How to manage travel in the hot season
by Amanda (editor)
So, you're considering traveling in Asia during the hot season?
The challenge is the combination of hot and humid, and it gets worse in the hot season. We're talking about temperatures between 30-40 degrees, accelerating sweaty pits and drowsiness.
In most parts of Southeast Asia (except Malaysia, Singapore and Indonesia), the hot season runs from March to May/June.
But backpacking in Asia in the hot season can still be done despite the climate.
Here are some tips:
- Be strategic about where you're going to travel, you won't regret it
Stay as much as possible near the coast or in the mountains/hill stations, at the beaches or in coastal villages. Try to avoid desert areas and inner country villages.
Some regions and cities are worse during the hot season, because of the location and topography. Siem Reap feels hotter than Phnom Penh, and south India is a sweating paradise compared to north.
Ideal destinations during the hot season:
- Thailand: North (Chiang Mai, Pai, Mae Hong Son), South (any island and coastal village)
- Laos: North of Vientiane, South (4000 islands)
- Cambodia: South (Sihanoukville, Kep, Kampot)
- Book AC-rooms
If you're staying in say, Bangkok or other cities and your budget allows it, book AC-rooms. You'll thank yourself. If you're staying at beach-front bungalow, you might not need AC because of the sea breeze. But AC-rooms are definitely a must in the big cities and country (non-mountainous) villages.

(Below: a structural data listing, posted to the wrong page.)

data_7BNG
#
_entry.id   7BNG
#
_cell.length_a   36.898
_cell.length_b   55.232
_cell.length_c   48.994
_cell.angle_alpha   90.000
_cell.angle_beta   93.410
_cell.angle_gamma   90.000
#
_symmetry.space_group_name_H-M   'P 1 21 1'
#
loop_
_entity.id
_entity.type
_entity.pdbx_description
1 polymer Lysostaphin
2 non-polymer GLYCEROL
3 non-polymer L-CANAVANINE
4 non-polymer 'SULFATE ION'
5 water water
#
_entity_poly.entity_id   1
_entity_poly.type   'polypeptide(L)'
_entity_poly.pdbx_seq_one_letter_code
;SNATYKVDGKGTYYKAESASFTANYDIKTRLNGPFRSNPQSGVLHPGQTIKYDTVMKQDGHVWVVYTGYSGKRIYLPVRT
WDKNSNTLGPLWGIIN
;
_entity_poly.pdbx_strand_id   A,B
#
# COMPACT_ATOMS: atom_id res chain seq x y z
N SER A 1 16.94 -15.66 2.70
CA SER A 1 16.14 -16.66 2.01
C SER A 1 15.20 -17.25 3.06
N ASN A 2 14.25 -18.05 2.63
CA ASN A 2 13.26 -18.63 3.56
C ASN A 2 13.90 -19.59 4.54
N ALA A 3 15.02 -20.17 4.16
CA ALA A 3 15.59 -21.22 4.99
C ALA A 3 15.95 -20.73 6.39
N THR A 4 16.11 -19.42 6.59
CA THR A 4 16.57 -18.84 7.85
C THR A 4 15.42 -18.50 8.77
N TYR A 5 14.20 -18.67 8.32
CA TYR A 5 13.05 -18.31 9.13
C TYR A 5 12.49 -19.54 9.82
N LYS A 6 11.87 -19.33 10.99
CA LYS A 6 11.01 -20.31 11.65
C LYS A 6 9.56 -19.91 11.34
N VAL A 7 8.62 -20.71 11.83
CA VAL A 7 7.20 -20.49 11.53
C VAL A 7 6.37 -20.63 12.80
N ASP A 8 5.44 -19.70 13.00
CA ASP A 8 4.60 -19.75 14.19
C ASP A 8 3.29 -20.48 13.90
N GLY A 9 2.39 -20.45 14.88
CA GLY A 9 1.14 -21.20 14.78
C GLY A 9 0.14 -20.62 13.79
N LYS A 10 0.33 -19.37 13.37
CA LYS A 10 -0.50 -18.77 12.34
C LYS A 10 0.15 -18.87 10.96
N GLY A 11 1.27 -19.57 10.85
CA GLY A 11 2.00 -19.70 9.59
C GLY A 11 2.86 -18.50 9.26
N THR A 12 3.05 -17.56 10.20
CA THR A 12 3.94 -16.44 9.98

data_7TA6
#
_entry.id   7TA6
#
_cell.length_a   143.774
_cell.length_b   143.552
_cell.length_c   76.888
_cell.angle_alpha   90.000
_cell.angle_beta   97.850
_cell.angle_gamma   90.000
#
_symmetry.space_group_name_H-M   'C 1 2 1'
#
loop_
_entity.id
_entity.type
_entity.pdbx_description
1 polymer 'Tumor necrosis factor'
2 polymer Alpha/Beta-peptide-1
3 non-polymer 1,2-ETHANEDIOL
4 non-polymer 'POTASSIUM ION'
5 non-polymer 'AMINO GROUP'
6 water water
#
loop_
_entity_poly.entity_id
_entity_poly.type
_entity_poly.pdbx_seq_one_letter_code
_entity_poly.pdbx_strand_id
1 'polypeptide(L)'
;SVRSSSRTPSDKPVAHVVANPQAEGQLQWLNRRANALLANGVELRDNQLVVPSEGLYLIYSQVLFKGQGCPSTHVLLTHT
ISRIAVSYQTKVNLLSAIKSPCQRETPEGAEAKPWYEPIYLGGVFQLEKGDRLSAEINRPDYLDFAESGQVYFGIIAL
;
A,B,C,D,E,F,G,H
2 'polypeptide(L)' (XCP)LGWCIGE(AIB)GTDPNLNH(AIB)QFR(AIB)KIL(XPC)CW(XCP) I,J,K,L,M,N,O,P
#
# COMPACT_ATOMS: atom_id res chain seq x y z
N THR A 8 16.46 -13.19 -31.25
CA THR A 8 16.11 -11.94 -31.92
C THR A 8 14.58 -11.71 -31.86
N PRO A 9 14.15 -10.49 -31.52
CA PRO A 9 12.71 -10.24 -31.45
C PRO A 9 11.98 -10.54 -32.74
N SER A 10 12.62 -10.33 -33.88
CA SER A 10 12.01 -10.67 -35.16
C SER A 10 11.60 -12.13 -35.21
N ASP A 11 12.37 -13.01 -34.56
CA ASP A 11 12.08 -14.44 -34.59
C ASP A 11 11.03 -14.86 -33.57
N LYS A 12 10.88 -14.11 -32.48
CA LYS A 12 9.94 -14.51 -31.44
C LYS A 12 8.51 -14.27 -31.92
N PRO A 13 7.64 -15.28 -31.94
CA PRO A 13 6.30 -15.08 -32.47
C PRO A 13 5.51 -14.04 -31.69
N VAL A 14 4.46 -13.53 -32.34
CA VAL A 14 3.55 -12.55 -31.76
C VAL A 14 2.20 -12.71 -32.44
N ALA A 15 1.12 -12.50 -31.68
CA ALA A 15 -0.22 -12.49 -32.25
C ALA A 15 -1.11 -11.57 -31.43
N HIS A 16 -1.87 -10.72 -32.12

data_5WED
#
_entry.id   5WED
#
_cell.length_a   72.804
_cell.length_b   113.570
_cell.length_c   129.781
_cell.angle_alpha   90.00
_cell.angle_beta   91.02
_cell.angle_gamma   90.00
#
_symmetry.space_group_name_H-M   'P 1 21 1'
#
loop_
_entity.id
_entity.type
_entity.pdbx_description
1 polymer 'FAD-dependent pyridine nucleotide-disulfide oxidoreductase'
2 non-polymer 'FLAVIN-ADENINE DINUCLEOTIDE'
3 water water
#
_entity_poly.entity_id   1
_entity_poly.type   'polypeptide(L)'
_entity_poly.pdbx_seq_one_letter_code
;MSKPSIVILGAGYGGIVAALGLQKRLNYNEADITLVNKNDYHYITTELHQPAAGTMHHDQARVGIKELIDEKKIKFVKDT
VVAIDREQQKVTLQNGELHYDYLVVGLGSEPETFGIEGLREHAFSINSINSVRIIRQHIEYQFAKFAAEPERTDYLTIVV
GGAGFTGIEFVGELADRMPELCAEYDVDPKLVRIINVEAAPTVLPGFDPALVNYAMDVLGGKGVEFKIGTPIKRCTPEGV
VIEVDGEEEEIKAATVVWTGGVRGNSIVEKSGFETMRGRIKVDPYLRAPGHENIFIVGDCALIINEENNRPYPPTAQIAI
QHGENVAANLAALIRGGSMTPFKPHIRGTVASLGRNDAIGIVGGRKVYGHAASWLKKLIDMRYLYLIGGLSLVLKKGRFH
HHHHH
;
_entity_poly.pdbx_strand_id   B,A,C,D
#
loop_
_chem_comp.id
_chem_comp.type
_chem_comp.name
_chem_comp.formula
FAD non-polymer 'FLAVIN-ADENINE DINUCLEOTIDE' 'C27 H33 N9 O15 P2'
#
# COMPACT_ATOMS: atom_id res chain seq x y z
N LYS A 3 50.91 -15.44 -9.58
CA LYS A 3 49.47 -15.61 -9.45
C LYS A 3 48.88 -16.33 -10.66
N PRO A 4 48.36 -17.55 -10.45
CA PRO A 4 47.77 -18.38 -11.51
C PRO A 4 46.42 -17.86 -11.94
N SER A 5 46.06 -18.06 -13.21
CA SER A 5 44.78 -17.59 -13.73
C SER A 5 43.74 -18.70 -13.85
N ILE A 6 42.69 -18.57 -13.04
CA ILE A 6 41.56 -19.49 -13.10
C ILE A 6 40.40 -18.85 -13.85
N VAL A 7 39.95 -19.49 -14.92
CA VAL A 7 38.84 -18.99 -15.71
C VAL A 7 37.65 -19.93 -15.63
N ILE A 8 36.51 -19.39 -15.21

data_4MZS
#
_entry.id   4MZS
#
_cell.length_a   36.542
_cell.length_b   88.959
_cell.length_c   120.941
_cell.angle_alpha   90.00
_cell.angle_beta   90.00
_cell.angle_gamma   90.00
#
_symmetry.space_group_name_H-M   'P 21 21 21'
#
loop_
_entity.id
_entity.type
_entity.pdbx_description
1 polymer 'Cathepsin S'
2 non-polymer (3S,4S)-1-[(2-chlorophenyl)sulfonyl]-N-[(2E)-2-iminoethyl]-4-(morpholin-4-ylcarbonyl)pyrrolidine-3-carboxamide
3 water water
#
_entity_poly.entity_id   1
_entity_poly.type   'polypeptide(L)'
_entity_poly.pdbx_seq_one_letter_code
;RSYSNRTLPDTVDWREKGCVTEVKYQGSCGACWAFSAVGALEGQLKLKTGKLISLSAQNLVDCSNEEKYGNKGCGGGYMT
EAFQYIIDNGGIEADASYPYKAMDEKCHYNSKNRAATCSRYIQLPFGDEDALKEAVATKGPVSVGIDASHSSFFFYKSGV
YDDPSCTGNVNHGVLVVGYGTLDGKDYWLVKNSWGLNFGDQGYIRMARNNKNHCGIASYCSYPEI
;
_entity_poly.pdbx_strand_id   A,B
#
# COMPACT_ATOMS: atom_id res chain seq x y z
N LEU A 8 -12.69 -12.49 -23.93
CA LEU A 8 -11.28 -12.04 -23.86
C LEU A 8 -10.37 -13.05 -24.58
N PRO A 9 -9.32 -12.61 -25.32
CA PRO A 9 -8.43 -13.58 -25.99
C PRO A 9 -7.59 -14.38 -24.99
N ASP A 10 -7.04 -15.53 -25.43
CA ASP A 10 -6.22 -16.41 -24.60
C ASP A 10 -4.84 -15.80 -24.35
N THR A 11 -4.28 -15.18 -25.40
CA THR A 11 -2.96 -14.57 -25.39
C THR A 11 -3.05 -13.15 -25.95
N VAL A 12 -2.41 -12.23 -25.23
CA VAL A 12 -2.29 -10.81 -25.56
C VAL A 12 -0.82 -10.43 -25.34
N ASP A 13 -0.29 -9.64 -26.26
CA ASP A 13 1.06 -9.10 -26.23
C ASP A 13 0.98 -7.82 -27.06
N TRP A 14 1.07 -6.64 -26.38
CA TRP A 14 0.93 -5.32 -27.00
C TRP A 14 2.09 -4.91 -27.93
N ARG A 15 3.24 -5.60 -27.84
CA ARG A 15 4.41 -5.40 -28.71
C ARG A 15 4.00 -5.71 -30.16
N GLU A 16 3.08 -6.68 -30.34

- Drinks lots of water
It might seem obvious, but I know too many people who forget to drink water while they're running around and exploring. It's easy to forget when you're having a good time ;-)
Take short sips at a time so you lessen the toilet visits.
I personally use CamelBak's drinking system whenever I'm in Asia. You can carry 3 liters of water and it keeps it nice and cold for many hours. I can't live without it.
- Add some salt in your drink and food
Excessive sweating leads to loss of salt. Sprinkle a little salt in your smoothie or Pad Thai or whatever, and it will help the re-hydration.
- Take a break from the sun
Find a shadow once in a while and chill for a couple of minutes. The climate will make you a little drowsy, so it's a good idea to take extra breaks from the sightseeing to regain strength and clarity.
When I'm backpacking with my boyfriend, who's an ethnic Norwegian, we often take breaks from the sun by finding a restaurant to get some cold drinks. He gets drowsy more easily than me and that's completely understandable.
The tolerance level towards heat and humidity varies from person to person. A Canadian might have a lower tolerance level than a Australian. I'm ethnic Filipina and get easily cold, but manage heat and humidity a lot better.
- Wear a bandana or a sun hat
It protects your head from all the sun rays. I have black hair and it feels like the sun is cooking eggs on my scalp, so I wear a bandana.
Posted: Jan 13, 2013